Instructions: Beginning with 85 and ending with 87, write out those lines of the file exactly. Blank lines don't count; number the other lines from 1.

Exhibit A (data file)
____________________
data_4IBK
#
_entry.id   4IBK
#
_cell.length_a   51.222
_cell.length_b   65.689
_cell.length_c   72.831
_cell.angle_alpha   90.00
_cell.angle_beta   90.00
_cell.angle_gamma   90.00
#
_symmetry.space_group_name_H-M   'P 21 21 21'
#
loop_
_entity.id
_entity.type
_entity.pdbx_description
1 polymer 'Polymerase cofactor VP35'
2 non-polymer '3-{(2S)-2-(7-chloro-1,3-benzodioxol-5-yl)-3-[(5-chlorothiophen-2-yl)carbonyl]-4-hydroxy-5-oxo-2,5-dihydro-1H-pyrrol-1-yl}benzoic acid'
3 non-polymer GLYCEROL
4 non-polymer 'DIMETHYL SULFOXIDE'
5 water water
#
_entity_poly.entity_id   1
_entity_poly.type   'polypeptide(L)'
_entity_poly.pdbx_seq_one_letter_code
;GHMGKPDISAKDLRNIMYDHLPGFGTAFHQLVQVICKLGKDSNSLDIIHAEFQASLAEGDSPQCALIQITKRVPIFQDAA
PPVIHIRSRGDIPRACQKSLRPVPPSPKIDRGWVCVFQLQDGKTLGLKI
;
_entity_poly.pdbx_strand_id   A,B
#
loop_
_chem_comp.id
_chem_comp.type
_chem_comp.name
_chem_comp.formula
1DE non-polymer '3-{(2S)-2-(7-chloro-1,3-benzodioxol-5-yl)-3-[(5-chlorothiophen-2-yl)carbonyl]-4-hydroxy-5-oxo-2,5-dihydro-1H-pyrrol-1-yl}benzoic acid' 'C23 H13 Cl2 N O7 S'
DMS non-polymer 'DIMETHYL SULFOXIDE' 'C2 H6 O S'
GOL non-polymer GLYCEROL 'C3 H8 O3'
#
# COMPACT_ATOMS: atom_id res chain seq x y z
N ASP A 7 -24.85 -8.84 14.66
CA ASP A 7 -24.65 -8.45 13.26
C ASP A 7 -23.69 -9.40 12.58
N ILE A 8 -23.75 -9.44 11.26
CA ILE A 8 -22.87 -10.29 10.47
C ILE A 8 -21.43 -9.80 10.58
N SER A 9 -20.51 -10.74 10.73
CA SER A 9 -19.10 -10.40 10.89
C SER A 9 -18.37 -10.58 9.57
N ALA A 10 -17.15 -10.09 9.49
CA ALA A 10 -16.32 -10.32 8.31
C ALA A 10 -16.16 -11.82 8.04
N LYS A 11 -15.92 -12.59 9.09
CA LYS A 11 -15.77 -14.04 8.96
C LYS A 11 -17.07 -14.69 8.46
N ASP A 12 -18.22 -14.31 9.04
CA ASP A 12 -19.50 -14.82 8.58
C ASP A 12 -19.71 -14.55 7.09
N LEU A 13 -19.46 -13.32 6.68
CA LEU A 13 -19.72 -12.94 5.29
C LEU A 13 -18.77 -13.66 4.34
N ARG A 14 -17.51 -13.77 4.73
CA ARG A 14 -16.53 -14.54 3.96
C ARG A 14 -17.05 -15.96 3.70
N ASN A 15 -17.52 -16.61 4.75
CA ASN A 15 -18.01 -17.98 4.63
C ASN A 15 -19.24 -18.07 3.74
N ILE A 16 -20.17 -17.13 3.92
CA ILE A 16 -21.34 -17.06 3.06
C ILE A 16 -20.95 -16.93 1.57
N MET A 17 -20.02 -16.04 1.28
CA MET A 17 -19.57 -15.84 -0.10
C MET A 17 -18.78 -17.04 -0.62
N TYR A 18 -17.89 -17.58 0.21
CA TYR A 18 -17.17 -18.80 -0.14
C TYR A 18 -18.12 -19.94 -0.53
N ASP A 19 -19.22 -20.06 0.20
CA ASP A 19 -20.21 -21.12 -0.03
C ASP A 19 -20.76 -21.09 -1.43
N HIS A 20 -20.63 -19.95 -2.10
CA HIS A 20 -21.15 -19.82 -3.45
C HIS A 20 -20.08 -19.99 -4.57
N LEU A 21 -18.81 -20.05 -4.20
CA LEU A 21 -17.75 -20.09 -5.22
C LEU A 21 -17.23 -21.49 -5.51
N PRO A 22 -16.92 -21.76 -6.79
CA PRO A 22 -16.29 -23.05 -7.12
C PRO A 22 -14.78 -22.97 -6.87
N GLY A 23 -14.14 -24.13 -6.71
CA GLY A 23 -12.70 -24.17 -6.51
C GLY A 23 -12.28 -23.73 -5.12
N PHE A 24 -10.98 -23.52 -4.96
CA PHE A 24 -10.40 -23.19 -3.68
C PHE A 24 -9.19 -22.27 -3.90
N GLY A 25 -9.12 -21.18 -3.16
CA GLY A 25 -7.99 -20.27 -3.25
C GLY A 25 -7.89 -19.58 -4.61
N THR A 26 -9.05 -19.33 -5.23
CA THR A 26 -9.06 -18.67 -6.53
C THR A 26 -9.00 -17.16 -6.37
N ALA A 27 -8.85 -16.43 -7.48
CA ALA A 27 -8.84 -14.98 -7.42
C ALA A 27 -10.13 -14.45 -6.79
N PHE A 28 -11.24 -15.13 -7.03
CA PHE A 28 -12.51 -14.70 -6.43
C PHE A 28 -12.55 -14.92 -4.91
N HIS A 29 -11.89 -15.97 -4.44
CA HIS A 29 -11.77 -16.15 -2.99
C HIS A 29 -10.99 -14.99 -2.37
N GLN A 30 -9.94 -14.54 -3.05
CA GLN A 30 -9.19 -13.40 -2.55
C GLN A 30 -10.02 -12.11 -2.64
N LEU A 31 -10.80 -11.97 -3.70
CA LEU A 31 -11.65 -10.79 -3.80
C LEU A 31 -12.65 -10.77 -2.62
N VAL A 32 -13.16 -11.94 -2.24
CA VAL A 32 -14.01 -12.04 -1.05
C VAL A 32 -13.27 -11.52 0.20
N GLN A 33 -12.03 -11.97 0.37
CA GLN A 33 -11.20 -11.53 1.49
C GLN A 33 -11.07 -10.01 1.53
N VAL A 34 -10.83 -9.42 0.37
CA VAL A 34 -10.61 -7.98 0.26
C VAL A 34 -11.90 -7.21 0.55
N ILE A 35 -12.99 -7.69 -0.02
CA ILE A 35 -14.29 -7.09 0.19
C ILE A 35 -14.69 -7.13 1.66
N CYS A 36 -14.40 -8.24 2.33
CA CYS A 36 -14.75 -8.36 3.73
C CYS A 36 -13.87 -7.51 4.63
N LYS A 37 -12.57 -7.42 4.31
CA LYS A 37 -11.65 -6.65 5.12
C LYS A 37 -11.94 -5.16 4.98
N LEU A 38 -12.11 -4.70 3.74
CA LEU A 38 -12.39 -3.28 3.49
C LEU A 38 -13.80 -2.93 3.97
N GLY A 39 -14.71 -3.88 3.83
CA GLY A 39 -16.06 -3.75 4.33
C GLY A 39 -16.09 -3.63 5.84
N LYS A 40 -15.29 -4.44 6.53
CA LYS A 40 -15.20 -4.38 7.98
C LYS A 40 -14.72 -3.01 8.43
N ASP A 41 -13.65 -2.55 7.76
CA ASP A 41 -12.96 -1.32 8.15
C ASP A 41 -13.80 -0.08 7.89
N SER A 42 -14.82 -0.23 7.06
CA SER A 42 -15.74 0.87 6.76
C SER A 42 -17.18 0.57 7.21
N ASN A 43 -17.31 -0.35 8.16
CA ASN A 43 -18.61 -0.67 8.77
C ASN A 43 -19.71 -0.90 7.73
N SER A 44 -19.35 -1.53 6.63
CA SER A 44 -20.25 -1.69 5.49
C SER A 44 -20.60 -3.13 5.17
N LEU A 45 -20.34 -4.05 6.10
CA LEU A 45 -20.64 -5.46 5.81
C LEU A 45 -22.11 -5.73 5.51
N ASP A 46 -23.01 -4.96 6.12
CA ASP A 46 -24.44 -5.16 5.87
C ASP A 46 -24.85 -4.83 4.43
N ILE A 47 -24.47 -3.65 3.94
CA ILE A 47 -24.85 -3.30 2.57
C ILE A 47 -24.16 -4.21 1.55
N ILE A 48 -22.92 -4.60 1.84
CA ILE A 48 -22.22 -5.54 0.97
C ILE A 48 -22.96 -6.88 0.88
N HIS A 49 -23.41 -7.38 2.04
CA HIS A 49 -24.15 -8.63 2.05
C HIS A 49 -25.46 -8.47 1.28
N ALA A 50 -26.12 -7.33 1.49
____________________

CA LEU A 21 -17.75 -20.09 -5.22
C LEU A 21 -17.23 -21.49 -5.51
N PRO A 22 -16.92 -21.76 -6.79